Month: October 2017

Human Sacrifice in America

It is a ritual we perform every few months. It has an improvisational, democratic form. There is no hierarchical organization imposing dogma or prescribed form. But the ritual has a form. It has a consistent pattern, and presumably in some way it reinforces the social order.

(image credit David Becker/Getty)

I’m not talking about terrorism in the specific sense of the word, of using violence to terrorize in pursuit of a political goal. Terrorism, in my book, must have an organizational structure behind it, and the terrorist act must have been conceived as integral and strategic to that organization’s goals. The organization can be very loosely conceived, but the violent act and the terrorist actor must be also integral to that organization. I’m not talking about terrorism in this sense.

Nor, truth be told, am I talking about human sacrifice exactly, since that implies a ritual act that carries meaning within a religious/philosophical construct that can be defined, and that must also entail a group of people who believe in its tenets, and assent to the need for sacrifice in pursuance of their belief system. No, I can’t quite define these acts in this sense of sacrifice, but it comes closer to their nature than the implications of the word terrorism. These acts, these mass shootings,  deficient of organizational/political goals, are a type of democratic sacrament peculiar to American culture. And if they are a sacrifice, they are one in which we all participate in much the same way that the masses stared in horror at the Aztec priests who threw their victims down the vertiginous stairs of the pyramid.

Nationalist ritual, all ritual really, hinges upon the emotional impact of its performance. Its emotional impact has to do with the sensory experience, but also with the symbolic experience, whereby a thousand tiny gestures are each ordered in such a way as to resonate with the ways those thousand gestures are used in other aspects fo life, and that through time and usage those gestures are imbued with a set of meanings. And while each time those gestures are repeated in their patterned form, their meaning solidifies and narrows into ever more specific messages, too much repetition risks their being shorn of all meaning, and losing their power in numb gesticulation leaving behind an empty ritual. The improvisational form of the mass shooting mitigates this problem, allowing the gestures and their symbolic meaning to be reformed in new particulars each time, revivifying the ritual with each invocation. But still we become a bit numb. They are so frequent, so similar in their broad outlines, their particulars run together in our heads. But we go through the ritual, a bit numbed by their frequency. What the Aztecs certainly understood, and we need to understand as well, is that just as a visions of ecstatic beauty or communal harmony can inspire emotional response, so also can horror. In all cases, it is the emotional response that warrants the ritual, that makes it real, makes it memorable, makes its meaning palpable. Horror is memorable, and therefore powerful as ritual.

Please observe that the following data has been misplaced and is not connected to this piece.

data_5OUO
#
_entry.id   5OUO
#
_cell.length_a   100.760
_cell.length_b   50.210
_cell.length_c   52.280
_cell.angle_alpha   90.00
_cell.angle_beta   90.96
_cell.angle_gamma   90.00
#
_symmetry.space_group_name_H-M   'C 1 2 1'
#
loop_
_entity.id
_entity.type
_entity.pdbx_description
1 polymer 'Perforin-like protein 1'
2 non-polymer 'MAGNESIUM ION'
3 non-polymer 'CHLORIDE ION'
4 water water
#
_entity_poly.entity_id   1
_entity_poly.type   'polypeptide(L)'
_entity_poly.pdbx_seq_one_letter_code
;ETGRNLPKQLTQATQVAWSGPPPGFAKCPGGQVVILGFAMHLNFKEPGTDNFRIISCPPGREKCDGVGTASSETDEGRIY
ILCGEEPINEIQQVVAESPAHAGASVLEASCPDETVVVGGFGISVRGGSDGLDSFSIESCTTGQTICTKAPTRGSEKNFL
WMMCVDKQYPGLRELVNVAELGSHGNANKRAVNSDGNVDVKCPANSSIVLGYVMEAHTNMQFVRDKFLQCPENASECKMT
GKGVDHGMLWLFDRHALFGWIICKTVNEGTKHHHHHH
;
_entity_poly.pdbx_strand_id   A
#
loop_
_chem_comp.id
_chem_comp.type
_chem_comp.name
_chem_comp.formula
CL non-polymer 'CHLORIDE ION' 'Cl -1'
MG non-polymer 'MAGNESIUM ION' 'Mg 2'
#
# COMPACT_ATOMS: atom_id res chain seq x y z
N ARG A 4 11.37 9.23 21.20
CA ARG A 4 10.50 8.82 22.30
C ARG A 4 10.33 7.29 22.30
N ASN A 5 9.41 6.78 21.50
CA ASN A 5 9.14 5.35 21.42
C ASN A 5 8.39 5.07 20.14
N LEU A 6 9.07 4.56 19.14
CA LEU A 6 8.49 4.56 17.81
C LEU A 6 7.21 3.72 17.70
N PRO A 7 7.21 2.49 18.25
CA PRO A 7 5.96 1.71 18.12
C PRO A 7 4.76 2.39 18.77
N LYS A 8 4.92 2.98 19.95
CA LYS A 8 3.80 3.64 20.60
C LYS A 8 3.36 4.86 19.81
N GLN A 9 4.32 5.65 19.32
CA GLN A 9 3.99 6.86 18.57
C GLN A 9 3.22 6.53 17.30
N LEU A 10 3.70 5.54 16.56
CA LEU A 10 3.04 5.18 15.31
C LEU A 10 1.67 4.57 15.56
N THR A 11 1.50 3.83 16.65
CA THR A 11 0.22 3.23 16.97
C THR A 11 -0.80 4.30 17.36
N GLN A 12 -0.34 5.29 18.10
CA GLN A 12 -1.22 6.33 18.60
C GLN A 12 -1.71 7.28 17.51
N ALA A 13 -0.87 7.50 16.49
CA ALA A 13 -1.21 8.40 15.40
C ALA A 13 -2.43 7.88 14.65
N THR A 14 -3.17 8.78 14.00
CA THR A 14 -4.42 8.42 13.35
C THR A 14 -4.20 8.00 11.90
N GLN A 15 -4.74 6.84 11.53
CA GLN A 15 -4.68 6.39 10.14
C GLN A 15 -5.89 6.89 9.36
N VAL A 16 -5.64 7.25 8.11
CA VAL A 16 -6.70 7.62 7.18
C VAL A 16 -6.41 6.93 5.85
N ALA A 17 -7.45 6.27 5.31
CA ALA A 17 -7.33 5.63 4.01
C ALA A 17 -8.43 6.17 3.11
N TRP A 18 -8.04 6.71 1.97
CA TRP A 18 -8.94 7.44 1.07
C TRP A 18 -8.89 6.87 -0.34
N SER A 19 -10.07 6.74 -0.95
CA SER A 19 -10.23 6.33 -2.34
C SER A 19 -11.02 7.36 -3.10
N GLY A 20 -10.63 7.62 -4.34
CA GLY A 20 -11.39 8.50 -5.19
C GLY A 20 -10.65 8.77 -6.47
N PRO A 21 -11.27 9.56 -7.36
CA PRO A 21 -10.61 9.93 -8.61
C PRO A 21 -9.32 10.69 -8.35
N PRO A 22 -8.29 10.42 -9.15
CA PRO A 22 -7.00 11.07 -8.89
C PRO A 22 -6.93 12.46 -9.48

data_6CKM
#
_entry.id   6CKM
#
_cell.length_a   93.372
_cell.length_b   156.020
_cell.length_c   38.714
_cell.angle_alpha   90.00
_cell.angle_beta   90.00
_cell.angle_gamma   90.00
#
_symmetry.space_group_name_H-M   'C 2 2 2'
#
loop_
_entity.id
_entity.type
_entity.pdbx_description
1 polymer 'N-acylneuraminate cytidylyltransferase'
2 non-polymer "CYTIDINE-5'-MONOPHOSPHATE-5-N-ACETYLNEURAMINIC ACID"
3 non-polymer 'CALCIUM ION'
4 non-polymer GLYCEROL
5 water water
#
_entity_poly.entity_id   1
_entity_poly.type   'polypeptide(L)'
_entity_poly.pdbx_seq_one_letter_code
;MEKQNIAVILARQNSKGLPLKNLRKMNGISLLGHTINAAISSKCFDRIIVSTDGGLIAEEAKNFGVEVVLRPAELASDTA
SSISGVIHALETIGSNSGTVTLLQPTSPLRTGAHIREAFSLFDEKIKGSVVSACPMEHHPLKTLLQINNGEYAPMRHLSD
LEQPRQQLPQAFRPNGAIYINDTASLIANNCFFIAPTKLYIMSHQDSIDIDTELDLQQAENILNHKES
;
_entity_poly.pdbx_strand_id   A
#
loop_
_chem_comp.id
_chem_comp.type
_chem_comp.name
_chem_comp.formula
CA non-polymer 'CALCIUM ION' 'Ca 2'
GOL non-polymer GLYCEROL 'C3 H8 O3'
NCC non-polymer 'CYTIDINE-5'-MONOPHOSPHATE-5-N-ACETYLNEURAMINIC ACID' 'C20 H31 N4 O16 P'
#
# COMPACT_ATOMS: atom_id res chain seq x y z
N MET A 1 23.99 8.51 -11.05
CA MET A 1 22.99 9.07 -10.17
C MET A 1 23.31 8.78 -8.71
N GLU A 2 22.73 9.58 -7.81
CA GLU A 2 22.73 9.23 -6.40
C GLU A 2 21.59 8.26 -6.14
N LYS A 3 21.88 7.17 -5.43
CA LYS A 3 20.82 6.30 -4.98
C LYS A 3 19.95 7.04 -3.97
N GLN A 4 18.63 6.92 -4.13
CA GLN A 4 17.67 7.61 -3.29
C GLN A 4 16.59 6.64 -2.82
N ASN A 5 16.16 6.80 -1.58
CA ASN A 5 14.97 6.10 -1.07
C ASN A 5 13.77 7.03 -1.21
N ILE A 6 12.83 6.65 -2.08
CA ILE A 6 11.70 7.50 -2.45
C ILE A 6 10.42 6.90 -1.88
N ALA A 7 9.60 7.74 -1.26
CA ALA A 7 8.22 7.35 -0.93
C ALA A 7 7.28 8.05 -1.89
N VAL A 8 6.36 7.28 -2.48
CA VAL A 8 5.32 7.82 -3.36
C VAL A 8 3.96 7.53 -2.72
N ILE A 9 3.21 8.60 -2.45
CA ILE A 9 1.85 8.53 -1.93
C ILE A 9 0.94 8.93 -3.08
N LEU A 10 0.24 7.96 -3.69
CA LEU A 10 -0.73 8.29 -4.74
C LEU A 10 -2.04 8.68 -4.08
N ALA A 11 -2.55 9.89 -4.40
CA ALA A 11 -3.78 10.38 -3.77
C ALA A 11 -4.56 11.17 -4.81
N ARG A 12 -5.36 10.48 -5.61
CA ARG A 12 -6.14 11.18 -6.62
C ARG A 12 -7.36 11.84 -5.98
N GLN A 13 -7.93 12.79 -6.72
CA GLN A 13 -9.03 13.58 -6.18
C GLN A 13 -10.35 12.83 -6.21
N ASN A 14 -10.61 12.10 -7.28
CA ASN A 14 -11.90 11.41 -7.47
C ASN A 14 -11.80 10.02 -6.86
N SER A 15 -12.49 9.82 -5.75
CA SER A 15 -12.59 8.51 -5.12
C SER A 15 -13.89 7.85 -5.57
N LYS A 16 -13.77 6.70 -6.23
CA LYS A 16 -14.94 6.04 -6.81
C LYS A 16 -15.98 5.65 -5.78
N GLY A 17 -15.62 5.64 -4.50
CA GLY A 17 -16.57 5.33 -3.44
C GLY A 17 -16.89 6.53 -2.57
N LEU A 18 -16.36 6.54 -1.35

Terrorism uses much the same horror, but for different ends. Ritual is an internally-directed act, meant to reinforce the values and identity of the congregation. Terrorism is outwardly-directed, meant to influence an enemy (however defined) in ways thought to be advantageous to the terrorizing organization. The ritual is meant to reinforce the community of its participants. There is significant overlap between these two, in the sense that terrorist acts can be invoked in ritually important ways for the group that commits them, and ritual acts can be directed towards terrorist purposes. The burning cross at a KKK rally is a ritual; the burning cross on the front yard of a black family is terrorism. In the first case there is the inwardly oriented emotional experience, which in this case is both a memorial of the original Christian sacrifice, and secondly a fresh sacrifice in that the symbol (the cross) is consumed anew in a manner that reconstitutes the original sacrifice into a new belief system. In the second case, the ritualized symbol is deployed, with all its internally-constituted power, for the purpose of instilling fear and hopelessness in an “enemy” (the black family) with hopes that they will then abandon any claim on participation in the broader society the KKK claims to represent in its ritual unity. We then must also acknowledge that participation and witness to the burning cross on the black family’s yard is also an internally-directed ritual that reinforces the KKK as a quasi-religious organization. Much the same logic applies to the Islamicist suicide bomber, which when deployed against an enemy (again however defined) has both terrorist and ritualistic qualities. In many cases, in Islamic settings, suicide bombings might be best described in the terms of ritual that I am using here, in that they are not really outwardly directed, but rather inwardly directed to the home community, which is horrified by the act, but also thus ritually engaged in it and its flowering of symbolic meaning. The mass shooting is our suicide bomb.